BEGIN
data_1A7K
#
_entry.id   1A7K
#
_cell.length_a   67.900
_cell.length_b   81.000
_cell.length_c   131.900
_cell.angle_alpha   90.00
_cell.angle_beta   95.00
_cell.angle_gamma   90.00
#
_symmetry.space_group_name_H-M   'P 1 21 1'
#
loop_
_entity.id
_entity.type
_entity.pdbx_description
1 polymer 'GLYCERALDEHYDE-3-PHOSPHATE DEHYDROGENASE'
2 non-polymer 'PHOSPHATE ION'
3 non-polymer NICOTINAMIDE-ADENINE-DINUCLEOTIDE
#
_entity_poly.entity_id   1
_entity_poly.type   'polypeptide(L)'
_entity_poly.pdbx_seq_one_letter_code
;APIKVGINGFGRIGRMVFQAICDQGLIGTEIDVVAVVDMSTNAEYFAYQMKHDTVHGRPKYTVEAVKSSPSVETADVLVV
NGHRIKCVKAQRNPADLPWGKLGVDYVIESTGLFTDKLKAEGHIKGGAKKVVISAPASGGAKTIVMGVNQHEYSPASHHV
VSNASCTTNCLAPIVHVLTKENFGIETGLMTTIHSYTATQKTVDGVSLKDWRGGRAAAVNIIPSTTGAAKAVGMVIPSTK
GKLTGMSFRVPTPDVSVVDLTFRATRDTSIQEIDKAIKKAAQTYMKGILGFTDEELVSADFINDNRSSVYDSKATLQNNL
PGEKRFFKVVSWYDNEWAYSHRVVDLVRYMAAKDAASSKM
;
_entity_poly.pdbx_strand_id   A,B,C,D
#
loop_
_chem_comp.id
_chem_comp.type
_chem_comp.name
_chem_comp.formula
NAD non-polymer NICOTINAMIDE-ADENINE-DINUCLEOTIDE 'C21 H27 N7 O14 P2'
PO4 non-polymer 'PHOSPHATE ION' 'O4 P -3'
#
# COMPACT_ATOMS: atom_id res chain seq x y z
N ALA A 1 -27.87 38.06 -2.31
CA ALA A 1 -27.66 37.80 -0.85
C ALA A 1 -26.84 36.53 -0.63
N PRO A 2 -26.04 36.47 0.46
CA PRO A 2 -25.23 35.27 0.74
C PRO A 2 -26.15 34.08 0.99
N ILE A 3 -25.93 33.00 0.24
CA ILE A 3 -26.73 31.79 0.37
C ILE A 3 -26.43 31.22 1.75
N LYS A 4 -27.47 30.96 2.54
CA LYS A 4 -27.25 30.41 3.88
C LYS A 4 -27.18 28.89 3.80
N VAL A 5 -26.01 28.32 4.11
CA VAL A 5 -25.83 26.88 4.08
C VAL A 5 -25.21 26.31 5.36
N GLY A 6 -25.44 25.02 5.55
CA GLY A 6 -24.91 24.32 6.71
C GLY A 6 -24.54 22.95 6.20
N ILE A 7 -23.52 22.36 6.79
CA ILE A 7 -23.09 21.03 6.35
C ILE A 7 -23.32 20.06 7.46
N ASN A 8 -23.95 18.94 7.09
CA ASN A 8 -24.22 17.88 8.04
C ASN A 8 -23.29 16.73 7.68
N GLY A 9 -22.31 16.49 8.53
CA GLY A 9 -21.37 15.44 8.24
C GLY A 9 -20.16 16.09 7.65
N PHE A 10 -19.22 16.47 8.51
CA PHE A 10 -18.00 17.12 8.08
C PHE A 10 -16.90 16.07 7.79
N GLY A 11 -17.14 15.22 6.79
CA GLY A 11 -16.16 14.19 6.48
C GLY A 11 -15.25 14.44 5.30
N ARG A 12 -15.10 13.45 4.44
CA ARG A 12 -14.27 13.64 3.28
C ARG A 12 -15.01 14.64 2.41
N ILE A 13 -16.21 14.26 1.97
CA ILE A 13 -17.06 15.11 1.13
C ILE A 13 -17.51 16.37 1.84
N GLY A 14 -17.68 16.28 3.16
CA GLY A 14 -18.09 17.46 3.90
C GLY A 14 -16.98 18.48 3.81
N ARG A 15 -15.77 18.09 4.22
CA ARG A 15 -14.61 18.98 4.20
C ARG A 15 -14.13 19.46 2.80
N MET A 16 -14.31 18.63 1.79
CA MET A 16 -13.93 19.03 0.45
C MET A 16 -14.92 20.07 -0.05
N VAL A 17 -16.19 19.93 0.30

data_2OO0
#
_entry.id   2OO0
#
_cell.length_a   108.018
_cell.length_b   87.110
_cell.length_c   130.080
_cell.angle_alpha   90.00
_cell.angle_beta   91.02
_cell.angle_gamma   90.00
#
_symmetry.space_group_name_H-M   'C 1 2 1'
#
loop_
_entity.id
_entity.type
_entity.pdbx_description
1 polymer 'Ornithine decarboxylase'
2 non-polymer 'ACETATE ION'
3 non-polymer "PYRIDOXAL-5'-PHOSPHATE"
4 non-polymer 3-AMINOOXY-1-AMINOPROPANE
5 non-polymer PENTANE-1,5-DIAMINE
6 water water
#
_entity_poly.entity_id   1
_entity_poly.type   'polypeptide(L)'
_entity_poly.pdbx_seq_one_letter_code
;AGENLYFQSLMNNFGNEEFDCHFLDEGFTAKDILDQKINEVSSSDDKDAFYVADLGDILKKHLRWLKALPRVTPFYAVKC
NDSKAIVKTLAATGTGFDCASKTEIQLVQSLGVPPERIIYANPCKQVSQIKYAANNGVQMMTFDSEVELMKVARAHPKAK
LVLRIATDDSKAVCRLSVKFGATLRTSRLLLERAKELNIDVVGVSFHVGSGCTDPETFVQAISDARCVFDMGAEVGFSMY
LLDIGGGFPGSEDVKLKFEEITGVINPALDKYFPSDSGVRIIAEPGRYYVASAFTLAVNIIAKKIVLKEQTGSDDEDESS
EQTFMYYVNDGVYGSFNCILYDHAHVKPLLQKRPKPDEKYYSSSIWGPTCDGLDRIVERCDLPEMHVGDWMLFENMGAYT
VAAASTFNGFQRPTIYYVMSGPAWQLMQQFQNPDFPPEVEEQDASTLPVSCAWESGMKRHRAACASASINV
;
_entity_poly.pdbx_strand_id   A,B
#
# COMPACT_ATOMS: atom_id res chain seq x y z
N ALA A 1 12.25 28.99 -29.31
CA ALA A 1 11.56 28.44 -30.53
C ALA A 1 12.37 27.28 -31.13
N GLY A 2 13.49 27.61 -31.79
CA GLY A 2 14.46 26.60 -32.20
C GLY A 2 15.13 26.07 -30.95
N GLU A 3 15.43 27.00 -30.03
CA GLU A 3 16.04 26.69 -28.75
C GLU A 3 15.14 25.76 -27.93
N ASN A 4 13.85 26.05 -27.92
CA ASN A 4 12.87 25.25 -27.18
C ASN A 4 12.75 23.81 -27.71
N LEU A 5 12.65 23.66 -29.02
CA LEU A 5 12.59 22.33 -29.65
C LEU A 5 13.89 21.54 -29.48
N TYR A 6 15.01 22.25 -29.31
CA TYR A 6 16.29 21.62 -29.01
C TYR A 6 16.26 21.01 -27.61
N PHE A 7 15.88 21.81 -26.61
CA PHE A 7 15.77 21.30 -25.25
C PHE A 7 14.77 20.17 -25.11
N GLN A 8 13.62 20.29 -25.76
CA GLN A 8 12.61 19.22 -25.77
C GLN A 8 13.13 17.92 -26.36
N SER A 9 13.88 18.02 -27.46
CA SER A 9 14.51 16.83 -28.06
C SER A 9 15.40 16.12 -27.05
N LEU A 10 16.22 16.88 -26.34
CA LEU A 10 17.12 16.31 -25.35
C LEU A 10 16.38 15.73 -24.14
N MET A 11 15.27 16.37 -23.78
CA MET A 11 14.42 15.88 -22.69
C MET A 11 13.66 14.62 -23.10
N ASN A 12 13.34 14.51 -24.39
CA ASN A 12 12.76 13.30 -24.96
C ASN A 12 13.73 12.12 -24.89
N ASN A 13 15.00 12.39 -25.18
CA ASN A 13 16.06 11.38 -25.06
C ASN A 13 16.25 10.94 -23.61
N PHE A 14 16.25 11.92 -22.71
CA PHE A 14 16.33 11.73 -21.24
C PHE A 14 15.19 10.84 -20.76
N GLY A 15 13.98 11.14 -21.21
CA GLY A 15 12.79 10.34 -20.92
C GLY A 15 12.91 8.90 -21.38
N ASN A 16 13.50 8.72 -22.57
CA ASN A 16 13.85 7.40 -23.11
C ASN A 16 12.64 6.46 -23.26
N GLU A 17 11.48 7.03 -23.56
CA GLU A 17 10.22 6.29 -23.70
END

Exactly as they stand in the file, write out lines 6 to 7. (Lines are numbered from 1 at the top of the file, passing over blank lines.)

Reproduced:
_cell.length_b   81.000
_cell.length_c   131.900